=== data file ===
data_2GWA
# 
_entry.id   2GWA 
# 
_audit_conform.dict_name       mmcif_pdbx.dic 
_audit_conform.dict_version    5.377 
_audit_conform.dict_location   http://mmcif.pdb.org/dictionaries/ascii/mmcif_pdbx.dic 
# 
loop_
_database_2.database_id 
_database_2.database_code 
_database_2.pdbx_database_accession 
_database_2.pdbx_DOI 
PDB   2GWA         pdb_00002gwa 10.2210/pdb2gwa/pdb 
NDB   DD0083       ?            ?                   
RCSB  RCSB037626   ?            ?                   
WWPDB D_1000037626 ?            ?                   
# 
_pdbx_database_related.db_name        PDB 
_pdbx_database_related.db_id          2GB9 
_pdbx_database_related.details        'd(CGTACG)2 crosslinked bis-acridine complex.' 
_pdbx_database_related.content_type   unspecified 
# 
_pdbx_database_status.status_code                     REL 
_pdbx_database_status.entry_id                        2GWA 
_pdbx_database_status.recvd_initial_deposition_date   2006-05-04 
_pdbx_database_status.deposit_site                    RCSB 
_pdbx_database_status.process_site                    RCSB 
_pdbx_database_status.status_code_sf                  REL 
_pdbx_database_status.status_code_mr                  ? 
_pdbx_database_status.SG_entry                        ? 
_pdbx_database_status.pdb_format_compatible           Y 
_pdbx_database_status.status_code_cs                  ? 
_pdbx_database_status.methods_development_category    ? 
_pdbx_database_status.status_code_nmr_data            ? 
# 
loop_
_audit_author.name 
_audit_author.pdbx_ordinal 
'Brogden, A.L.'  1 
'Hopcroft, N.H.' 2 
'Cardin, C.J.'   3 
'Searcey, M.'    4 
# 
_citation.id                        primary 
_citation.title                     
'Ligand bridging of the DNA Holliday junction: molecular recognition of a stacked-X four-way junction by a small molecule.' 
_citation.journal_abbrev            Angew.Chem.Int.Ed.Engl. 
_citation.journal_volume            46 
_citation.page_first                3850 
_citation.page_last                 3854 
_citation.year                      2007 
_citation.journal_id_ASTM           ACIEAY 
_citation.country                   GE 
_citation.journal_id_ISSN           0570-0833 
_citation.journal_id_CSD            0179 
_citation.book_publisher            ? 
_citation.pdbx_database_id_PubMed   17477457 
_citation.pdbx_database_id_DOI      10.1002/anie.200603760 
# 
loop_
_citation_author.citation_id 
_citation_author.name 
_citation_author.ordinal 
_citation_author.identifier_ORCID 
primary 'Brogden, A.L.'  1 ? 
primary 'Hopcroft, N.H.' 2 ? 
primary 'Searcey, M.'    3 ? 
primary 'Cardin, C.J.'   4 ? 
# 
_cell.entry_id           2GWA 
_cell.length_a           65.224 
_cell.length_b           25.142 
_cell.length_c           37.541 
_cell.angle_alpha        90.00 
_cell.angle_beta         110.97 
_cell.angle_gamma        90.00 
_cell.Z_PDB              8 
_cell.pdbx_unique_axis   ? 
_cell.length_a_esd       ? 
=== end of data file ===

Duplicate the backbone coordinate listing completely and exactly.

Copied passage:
data_2GWA
# 
_entry.id   2GWA 
# 
_audit_conform.dict_name       mmcif_pdbx.dic 
_audit_conform.dict_version    5.377 
_audit_conform.dict_location   http://mmcif.pdb.org/dictionaries/ascii/mmcif_pdbx.dic 
# 
loop_
_database_2.database_id 
_database_2.database_code 
_database_2.pdbx_database_accession 
_database_2.pdbx_DOI 
PDB   2GWA         pdb_00002gwa 10.2210/pdb2gwa/pdb 
NDB   DD0083       ?            ?                   
RCSB  RCSB037626   ?            ?                   
WWPDB D_1000037626 ?            ?                   
# 
_pdbx_database_related.db_name        PDB 
_pdbx_database_related.db_id          2GB9 
_pdbx_database_related.details        'd(CGTACG)2 crosslinked bis-acridine complex.' 
_pdbx_database_related.content_type   unspecified 
# 
_pdbx_database_status.status_code                     REL 
_pdbx_database_status.entry_id                        2GWA 
_pdbx_database_status.recvd_initial_deposition_date   2006-05-04 
_pdbx_database_status.deposit_site                    RCSB 
_pdbx_database_status.process_site                    RCSB 
_pdbx_database_status.status_code_sf                  REL 
_pdbx_database_status.status_code_mr                  ? 
_pdbx_database_status.SG_entry                        ? 
_pdbx_database_status.pdb_format_compatible           Y 
_pdbx_database_status.status_code_cs                  ? 
_pdbx_database_status.methods_development_category    ? 
_pdbx_database_status.status_code_nmr_data            ? 
# 
loop_
_audit_author.name 
_audit_author.pdbx_ordinal 
'Brogden, A.L.'  1 
'Hopcroft, N.H.' 2 
'Cardin, C.J.'   3 
'Searcey, M.'    4 
# 
_citation.id                        primary 
_citation.title                     
'Ligand bridging of the DNA Holliday junction: molecular recognition of a stacked-X four-way junction by a small molecule.' 
_citation.journal_abbrev            Angew.Chem.Int.Ed.Engl. 
_citation.journal_volume            46 
_citation.page_first                3850 
_citation.page_last                 3854 
_citation.year                      2007 
_citation.journal_id_ASTM           ACIEAY 
_citation.country                   GE 
_citation.journal_id_ISSN           0570-0833 
_citation.journal_id_CSD            0179 
_citation.book_publisher            ? 
_citation.pdbx_database_id_PubMed   17477457 
_citation.pdbx_database_id_DOI      10.1002/anie.200603760 
# 
loop_
_citation_author.citation_id 
_citation_author.name 
_citation_author.ordinal 
_citation_author.identifier_ORCID 
primary 'Brogden, A.L.'  1 ? 
primary 'Hopcroft, N.H.' 2 ? 
primary 'Searcey, M.'    3 ? 
primary 'Cardin, C.J.'   4 ? 
# 
_cell.entry_id           2GWA 
_cell.length_a           65.224 
_cell.length_b           25.142 
_cell.length_c           37.541 
_cell.angle_alpha        90.00 
_cell.angle_beta         110.97 
_cell.angle_gamma        90.00 
_cell.Z_PDB              8 
_cell.pdbx_unique_axis   ? 
_cell.length_a_esd       ? 